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September 2016    Download the Entire Issue (PDF) Vol. 31, No. 9   RSS Feed for Undercurrent Issues
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Dolphin Dream, The Bahamas

dolphin snorkeling for the patient and energetic

from the September, 2016 issue of Undercurrent   Subscribe Now

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Dear Fellow Diver,

The call came at 7 p.m. The Dolphin Dream had been steaming for hours. The sun was low, and two of the guests had already cracked open beers, having given up on a dolphins interaction that day. The rest of us assembled on the dive deck, donned our fins, snorkels, and masks, ready to make our giant stride. Six Atlantic spotted dolphins swam off the stern, waiting for us to join them.

The water was a deep shade of blue, the sandy bottom only 30 feet deep. As with most of our evening encounters, the dolphins were more energetic and playful than they had been during the morning. They chased and playfully nipped at each other and at the fins of the free divers. Whenever I thought they had left, one would suddenly zoom past me, quickly followed by others. I was struck by how close they came to me without making contact. Occasionally one would burrow its beak into the sand, searching for a bottom dweller, before returning to play. It was getting dark, and from the bridge, Captain Scott indicated it was time to for us to board. We had been in the water for more than 30 minutes.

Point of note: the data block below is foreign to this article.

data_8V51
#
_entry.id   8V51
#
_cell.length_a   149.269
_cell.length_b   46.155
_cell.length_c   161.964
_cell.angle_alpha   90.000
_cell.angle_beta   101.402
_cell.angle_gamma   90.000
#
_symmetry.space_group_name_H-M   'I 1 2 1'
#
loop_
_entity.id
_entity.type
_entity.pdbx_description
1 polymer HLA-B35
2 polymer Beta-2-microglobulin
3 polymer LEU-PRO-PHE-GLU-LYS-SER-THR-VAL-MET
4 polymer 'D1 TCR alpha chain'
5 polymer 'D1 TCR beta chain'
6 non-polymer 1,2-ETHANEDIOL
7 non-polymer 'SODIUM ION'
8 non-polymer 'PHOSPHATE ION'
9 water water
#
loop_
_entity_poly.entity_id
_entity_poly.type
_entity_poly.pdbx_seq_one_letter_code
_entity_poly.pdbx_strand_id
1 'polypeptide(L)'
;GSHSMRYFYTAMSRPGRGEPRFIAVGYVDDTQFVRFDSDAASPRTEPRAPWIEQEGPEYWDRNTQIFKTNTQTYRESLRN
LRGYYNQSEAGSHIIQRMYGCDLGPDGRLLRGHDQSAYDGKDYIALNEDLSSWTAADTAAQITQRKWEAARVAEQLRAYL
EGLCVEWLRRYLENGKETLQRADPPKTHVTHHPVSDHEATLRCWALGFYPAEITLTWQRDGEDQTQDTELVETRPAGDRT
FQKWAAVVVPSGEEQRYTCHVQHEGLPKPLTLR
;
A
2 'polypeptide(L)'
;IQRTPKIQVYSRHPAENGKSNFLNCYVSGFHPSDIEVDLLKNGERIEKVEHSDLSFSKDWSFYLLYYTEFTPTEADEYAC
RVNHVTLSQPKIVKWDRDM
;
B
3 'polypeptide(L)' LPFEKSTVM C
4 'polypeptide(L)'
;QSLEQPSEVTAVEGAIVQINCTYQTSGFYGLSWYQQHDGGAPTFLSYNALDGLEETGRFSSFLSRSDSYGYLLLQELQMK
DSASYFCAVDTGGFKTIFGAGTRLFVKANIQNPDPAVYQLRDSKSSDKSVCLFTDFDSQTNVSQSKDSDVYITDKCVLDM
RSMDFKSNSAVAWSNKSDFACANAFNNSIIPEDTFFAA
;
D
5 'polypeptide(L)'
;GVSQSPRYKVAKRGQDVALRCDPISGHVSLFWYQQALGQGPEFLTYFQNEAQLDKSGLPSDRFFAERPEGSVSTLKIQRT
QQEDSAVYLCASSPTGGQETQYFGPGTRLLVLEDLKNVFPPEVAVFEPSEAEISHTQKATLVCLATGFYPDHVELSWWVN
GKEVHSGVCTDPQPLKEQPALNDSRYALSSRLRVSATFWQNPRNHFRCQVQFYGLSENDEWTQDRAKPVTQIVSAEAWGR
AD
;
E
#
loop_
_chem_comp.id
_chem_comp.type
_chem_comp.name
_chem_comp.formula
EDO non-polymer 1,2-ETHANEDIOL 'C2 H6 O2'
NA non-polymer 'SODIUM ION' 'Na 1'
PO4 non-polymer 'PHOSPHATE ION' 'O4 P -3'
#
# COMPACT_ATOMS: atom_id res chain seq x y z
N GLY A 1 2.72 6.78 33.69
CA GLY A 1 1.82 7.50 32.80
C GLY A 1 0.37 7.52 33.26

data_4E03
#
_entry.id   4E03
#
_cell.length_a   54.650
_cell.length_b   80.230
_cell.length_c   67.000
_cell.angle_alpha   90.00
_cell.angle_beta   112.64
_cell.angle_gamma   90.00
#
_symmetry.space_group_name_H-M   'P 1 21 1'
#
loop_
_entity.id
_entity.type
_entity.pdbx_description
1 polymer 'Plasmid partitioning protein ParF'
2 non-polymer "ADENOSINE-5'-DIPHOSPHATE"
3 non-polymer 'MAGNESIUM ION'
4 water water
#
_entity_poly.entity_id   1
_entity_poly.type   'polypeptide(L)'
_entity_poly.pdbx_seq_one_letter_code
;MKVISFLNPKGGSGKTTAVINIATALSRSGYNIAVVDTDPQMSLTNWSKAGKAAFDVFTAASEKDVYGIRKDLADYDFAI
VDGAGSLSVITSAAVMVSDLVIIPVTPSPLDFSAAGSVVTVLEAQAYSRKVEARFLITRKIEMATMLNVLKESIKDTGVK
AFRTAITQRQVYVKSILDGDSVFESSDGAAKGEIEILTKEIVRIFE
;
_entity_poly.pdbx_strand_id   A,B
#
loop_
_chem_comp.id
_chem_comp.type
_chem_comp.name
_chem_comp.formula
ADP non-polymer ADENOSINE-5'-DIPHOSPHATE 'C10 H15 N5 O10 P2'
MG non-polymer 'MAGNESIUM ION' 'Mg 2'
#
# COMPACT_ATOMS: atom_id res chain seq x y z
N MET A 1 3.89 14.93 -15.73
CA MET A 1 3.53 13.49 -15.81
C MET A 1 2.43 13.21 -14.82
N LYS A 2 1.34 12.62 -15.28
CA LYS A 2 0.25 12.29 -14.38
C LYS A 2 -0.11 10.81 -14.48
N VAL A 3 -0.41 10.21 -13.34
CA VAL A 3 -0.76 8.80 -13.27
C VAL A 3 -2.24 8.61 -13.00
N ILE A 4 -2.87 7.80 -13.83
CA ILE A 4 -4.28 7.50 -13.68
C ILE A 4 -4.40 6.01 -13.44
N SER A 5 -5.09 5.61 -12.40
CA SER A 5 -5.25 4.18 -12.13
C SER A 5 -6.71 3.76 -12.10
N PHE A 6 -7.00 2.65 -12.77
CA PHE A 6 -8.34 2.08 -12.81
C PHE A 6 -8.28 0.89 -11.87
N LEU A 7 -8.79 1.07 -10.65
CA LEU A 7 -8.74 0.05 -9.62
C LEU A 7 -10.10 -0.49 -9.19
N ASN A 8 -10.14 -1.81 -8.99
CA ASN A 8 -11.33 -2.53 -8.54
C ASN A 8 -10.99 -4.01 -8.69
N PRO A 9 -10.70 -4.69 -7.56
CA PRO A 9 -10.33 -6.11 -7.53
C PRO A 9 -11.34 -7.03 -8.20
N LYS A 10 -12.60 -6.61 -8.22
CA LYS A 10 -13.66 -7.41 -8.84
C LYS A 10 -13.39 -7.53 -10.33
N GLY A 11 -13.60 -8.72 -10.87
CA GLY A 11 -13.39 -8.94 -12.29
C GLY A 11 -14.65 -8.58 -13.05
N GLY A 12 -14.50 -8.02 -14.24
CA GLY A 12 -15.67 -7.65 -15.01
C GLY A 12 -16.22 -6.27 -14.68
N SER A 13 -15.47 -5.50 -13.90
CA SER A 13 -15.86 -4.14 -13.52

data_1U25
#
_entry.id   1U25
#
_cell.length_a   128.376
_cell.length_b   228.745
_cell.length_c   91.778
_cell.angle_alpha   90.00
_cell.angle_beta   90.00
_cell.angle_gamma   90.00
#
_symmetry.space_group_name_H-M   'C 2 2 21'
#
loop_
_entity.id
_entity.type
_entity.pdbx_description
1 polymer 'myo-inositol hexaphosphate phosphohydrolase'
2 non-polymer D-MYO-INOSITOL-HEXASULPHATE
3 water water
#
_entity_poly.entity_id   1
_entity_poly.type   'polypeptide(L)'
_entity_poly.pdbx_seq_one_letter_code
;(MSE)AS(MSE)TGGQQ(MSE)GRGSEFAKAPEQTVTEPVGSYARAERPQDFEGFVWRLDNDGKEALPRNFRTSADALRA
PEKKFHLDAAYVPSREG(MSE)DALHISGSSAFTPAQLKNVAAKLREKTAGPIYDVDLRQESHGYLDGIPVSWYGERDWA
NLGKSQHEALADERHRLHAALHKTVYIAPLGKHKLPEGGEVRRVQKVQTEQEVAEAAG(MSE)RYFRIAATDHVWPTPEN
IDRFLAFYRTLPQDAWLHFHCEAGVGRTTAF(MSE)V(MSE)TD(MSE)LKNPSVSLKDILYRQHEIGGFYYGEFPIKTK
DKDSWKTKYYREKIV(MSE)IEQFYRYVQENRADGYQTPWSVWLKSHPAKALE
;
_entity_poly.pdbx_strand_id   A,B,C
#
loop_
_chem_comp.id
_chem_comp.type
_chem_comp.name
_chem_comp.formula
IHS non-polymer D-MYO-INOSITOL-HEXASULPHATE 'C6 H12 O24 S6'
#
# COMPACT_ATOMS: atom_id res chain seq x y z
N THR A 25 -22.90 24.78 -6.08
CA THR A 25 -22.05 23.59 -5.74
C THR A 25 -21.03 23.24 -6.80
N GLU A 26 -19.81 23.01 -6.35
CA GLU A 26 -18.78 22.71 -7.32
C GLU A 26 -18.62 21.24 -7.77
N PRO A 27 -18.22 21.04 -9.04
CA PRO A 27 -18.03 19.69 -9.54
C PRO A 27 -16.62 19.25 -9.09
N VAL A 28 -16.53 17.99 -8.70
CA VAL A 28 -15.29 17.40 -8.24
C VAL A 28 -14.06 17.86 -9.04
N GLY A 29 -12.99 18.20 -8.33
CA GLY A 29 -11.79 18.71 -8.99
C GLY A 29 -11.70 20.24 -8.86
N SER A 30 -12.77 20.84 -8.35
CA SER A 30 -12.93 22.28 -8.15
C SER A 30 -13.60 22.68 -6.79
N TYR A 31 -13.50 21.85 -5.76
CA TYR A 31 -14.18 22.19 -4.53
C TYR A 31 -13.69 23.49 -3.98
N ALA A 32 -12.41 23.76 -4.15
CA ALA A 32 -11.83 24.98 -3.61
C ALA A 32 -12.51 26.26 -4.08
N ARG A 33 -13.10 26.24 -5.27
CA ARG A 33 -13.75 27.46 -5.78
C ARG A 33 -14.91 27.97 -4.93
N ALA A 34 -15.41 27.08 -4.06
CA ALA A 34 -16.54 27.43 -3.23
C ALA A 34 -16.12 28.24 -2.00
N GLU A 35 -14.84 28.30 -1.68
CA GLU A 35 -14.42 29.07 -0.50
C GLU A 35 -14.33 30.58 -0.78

MV Dolphin DreamThe beer drinkers should have had more confidence in the Captain's ability to locate the dolphins. Captain Wayne 'Scott' Smith has been leading dolphin charters in the Bahamas for more than 37 years. Although we swam with bottlenose dolphins, it was the friendlier Atlantic spotted dolphins that we sought.

About 80 of them reside in 60 square miles of the northwestern Great Bahama Bank. They can be identified by the spotting patterns developed as they age and by scars from shark attacks and boat injuries. In a book he co-authored, "Dolphin Tales, True Stories of the Atlantic Spotted Dolphins," Captain Scott related his adventures with those he has befriended over the years. The silverback of Bahamian dolphin diving, Scott indeed has a loyal following. Most of my fellow guests -- six Americans, three Japanese, and a German -- had been on his boat several times. One woman who has been coming annually for 22 years could only recall three days when Captain Scott failed to deliver his customers to the dolphins. Riory and Zack, young and friendly deckhands, and Heidi, the chatty and skilled chef, completed the crew....

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